Welcome back to my four-part look at what I see as the primary stances taken by defense counsel in criminal cases.
As a refresher, they are:
1. My client is innocent.
2. I'm not saying my client is innocent, I'm saying you can't prove he's guilty.
3. Maybe my client is guilty, but he has good reasons for what he did.
4. Fine, my client is guilty, has no real excuse, but here's why you should be lenient.
The first one I covered was: "My client is innocent."
The second was: "I'm not saying my client is innocent, I'm saying you can't prove he's guilty"
And so today we have:
"Maybe my client is guilty, but he has good reasons for what he did."
The most common, and therefore best, example of this is addiction.
Drugs: "My client possessed that crack rock but he's an addict, he needs help, not punishment."
This can be an easy call if the defendant has never been arrested (or rarely). There are numerous programs to help addicts kick the habit and, like most prosecutors, I'm much, much happier sending someone to treatment than I am sending them to jail.
The problem comes when the defendant has multiple arrests, multiple convictions, and has had numerous runs at treatment. Unfortunately, and maybe it's hard to believe if you don't see it every day, but there are many people who simply don't want to give up drugs. People who, for whatever reason, would rather do a stint in jail (or even prison) that go through rehab.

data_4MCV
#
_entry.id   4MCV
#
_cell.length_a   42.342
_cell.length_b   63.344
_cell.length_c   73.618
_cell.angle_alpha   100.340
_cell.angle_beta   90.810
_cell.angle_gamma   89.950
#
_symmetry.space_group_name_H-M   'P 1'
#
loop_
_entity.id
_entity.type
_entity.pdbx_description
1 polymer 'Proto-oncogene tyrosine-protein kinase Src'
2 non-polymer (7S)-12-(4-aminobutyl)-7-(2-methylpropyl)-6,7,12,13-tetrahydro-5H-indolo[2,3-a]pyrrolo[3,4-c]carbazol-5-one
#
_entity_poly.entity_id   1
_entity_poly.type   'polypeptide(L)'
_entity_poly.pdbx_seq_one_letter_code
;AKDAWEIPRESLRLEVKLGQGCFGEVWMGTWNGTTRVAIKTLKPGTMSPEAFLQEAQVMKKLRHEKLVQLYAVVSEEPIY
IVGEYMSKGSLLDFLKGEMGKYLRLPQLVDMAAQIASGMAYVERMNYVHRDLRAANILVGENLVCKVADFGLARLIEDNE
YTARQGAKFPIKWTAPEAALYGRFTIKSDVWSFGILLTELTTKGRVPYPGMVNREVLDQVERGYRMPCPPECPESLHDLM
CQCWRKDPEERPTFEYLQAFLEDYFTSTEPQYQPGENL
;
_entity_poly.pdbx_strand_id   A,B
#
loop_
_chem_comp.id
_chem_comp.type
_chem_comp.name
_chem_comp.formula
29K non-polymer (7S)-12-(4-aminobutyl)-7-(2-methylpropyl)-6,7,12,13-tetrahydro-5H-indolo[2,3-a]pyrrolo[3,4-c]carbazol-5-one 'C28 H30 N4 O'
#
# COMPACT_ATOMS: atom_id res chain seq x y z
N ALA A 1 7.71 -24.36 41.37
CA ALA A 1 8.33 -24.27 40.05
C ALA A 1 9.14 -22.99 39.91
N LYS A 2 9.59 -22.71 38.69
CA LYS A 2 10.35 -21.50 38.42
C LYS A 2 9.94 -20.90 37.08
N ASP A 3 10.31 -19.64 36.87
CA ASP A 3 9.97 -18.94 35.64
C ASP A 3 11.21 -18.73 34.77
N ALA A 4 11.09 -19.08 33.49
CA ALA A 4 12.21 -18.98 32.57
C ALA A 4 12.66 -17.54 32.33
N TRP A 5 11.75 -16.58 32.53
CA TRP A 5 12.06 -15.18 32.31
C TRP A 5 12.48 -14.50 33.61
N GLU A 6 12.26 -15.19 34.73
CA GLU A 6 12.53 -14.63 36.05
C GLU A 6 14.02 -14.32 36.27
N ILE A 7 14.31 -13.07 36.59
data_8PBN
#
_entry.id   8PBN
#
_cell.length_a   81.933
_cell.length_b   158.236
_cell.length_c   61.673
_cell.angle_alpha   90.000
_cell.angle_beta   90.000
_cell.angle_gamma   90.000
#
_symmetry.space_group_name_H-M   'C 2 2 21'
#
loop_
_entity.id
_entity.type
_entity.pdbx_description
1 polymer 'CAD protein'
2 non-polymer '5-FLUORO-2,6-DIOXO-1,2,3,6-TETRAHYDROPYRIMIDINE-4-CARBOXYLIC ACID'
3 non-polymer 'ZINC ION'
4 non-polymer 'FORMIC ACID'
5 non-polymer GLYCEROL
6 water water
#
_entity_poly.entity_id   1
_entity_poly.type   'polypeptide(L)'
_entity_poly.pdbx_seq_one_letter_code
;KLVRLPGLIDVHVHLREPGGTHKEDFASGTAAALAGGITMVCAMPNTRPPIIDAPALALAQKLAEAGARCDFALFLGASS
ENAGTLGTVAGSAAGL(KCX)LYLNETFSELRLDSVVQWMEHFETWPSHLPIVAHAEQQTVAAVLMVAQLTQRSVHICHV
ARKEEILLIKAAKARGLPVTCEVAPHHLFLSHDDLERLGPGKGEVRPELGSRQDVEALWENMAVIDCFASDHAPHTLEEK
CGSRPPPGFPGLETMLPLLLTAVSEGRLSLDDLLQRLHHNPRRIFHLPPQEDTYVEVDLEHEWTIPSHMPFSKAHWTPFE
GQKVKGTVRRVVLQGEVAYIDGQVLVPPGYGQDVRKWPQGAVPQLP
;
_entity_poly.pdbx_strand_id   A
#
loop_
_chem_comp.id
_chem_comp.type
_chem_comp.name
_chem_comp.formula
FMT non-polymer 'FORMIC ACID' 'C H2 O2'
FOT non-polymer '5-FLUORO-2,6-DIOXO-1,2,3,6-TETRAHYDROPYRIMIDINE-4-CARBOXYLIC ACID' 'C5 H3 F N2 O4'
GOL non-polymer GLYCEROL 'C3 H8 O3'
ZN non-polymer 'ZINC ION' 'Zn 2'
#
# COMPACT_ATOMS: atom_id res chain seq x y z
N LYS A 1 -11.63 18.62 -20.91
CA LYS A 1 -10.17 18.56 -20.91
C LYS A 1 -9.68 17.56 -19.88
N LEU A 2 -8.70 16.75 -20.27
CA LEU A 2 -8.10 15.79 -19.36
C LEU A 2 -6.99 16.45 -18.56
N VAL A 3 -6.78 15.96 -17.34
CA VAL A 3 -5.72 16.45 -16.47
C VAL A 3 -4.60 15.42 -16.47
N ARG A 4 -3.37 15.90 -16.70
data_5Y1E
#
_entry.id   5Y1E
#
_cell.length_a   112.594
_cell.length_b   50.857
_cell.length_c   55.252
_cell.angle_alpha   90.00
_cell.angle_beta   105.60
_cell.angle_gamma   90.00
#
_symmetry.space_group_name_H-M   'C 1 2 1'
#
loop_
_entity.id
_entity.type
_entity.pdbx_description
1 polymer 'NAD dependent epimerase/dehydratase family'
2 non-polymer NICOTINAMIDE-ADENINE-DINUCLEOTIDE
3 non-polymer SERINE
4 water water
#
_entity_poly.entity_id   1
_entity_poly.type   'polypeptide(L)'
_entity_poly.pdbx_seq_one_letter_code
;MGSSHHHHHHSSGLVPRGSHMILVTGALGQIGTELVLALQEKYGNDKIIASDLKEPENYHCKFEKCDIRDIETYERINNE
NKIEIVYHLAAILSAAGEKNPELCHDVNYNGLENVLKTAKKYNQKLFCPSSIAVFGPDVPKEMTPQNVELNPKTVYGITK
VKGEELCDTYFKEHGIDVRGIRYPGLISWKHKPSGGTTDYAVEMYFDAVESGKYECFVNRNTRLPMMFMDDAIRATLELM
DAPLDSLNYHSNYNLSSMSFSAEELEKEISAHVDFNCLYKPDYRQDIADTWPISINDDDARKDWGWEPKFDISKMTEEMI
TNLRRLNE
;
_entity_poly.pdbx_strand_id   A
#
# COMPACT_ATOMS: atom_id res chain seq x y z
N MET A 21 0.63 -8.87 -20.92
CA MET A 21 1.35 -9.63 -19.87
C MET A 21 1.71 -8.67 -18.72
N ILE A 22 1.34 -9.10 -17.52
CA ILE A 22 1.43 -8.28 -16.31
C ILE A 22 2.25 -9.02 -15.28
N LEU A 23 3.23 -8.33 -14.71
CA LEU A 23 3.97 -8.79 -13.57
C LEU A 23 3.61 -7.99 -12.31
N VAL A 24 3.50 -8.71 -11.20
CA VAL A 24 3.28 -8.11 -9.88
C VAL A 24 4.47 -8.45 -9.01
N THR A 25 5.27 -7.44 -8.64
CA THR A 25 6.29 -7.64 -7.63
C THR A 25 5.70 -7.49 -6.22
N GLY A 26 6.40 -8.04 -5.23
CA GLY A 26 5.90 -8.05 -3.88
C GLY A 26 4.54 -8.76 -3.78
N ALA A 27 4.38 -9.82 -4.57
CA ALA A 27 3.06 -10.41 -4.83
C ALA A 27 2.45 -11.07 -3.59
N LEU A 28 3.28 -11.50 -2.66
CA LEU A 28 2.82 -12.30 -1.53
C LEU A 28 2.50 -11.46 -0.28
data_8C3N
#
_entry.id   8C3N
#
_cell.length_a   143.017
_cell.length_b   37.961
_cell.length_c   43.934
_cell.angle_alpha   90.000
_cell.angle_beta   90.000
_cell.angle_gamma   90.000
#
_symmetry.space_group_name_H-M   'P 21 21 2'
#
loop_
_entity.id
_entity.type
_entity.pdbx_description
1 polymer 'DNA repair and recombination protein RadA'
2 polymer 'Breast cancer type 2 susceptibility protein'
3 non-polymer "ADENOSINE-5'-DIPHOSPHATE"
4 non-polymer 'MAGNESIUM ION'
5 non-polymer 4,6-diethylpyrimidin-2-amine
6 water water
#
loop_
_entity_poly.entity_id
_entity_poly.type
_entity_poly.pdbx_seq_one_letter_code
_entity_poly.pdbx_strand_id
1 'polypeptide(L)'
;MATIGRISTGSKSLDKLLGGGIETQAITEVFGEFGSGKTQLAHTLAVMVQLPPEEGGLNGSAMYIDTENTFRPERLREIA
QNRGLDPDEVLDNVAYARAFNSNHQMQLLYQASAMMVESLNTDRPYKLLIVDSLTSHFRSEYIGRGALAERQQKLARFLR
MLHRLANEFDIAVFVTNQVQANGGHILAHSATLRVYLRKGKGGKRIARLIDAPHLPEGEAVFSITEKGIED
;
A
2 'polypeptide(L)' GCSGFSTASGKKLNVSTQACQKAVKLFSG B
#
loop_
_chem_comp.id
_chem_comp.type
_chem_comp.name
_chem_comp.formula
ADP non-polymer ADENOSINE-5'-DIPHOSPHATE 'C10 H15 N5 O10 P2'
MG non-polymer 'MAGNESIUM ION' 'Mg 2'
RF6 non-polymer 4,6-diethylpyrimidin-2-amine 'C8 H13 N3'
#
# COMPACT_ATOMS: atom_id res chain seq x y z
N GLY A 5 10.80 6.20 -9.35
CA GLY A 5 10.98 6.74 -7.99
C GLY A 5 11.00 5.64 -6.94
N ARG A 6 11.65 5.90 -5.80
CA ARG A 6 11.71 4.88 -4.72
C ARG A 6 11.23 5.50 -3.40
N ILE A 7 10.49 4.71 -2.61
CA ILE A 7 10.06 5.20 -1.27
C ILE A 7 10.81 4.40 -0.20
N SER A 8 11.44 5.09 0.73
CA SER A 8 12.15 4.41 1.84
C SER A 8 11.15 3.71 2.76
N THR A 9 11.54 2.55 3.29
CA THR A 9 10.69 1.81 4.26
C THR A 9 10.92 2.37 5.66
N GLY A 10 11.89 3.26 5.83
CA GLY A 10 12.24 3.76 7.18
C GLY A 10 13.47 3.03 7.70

DWI: "My client is an alcoholic, and now sees that she needs treatment."
I like hearing this. It can take a life-altering even (like an arrest for a soccer mom) for someone to see they have a problem, and I like it when they do see it and start to work towards addressing it. The problem is, while alcoholism may be an addiction, driving isn't. As I've heard a judge say plenty of times, "You can sit home and drink all the Budweiser you want. Just stay off the road."
I agree with this.
That said, if someone is willing to take responsibility and go for treatment, prosecutors are generally far more inclined to look at the punishment side of the case more leniently. That's just common sense, and common decency.
Evading the police:
This doesn't happen often, and I hope my colleague from the defense bar doesn't mind me sharing the example. It's just kind of amusing, and the way the lawyer told me did nothing to undermine or harm her client's position. Frankly, I appreciate honesty because if the lawyer indicates something negative about her side of the case, it means I can trust her when she tells me something positive.
This lawyer was trying to explain why her otherwise arrest-free client didn't stop when the police tried to pull him over (and I paraphrase): "He'd been knocking back martinis after work and didn't want to get arrested for DWI." Of course, from the client's perspective the logic is flawed because instead of a Class B DWI, he's now facing a state jail felony Evading charge!
Murder or aggravated assault:
Yes, believe it or not, this is the next most common offense for this line of defense. You may be able to guess its form, too: "My client shot/stabbed that person, but he did it in self-defense."
And these cases are very very hard to prove. In the example of a murder trial, usually only one of the two people who were present at the scene of the alleged crime is around to testify, and so it can be hard to refute his (and he's the defendant, of course) version of events. Even if crime scene, forensic, and other evidence point to his guilt, juries can be reluctant to convict someone of such a serious offense when they feel that maybe, perhaps, the victim was indeed trying to hurt the defendant. And given the State's high level of proof, that's as it should be, of course.
Defense lawyers, am I missing any examples for this category?